As former artistic director of Lodz Furniture Festival and long-time curator, Jacobson-Cielecka is used to bringing people together. “We wanted to create a juncture where different mediums, experiences and influences meet,” she says. Students are invited to meet international designers several times a year. Polish tutors with experience abroad are also sought out. Down the corridor, Londoner Stas Macleod is working with students in the metal workshop, while Westminster School of Architecture alumna Megi Malinowska is teaching product design.

In the carpentry room, monocle catches up with Szymon Pasierb, head of the school’s prototyping workshops. Returning to Poland after studying at London Metropolitan University, Pasierb is focused on reviving Poland’s forgotten education traditions. “With the changes of the past decades, Poland lost its craft schools,” says Pasierb. “But if you read the papers and listen to people’s conversations, you can sense that there is a need for them.” Pointing towards the northern port city of Gdansk and the southern, mountainous town of Zakopane, Pasierb says that the country has its own craft traditions to be proud of.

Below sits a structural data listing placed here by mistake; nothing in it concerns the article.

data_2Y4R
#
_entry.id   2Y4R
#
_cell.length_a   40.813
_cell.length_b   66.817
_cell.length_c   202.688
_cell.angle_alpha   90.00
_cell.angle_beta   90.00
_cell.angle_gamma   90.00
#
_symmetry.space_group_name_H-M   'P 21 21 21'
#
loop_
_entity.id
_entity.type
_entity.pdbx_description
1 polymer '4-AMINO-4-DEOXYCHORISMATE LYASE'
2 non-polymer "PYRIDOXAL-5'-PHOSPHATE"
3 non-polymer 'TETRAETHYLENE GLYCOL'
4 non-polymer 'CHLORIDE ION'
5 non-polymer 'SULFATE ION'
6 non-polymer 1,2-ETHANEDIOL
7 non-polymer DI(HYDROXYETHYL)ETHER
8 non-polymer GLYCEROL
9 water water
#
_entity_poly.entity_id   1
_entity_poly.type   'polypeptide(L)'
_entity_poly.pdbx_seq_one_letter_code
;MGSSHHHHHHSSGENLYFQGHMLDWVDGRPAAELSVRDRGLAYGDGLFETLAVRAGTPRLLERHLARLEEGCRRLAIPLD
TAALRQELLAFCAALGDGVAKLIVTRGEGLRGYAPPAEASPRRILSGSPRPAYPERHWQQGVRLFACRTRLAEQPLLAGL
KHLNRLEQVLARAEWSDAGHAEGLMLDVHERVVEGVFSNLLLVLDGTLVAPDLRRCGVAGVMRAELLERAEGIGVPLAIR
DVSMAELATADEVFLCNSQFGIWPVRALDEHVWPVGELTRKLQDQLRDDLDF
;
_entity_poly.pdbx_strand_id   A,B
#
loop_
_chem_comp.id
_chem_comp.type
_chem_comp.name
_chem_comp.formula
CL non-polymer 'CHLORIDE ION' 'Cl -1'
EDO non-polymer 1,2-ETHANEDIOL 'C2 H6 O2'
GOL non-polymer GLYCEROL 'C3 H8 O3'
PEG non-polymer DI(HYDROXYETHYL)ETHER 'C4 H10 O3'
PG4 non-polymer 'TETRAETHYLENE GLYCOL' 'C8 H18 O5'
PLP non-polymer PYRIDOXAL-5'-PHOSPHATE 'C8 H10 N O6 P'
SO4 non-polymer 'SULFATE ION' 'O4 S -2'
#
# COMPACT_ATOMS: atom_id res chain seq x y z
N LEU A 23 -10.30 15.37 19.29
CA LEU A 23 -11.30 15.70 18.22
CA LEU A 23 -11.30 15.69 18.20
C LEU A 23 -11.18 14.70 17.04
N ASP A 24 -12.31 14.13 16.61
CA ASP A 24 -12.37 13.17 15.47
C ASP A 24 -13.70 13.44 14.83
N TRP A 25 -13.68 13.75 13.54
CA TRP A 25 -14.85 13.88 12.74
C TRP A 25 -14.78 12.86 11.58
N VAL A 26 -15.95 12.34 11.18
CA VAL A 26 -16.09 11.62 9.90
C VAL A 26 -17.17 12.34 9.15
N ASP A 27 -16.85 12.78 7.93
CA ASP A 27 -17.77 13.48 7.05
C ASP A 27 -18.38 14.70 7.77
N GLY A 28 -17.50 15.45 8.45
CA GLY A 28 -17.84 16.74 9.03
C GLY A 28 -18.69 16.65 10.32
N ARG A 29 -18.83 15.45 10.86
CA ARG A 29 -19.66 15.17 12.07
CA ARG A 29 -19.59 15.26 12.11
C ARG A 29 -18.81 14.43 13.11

An hour’s drive out of the capital and monocle finds evidence of that craft bubbling away. Domenico Russo and Kaja Alaszkiewicz met in Italy, when Alaszkiewicz was on a university exchange programme from Warsaw. Moving to the UK together after graduation proved to be the catalyst for establishing their own business: in London, Russo stumbled across a furniture workshop in the city’s east that inspired him to swap a desk for a workbench. “My grandfather was a woodworker back in Italy and all my memories came flooding back,” says Russo. “I realised that I needed to make a change.”

The couple set up their furniture brand Nudo in 2018 and chose the Warsaw region as the location. “It’s not as expensive as London and there is a feeling that things are happening here,” says Alaszkiewicz. The mix of Polish craft and Italian heritage has proved essential for success.

In Warsaw’s Mokotow district, Maja Ganszyniec, Polish designer and founder of Nurt, greets monocle at her brand’s showroom. “Back in 2000, it wasn’t just that Poland was a different country; it was a different universe,” she says. Being a satellite state of the ussr had frozen the country in time, Ganszyniec explains, depriving it of everything from clothes to cars. “Ikea had started manufacturing in our country in the 1960s but we weren’t even able to buy the pieces they were making.”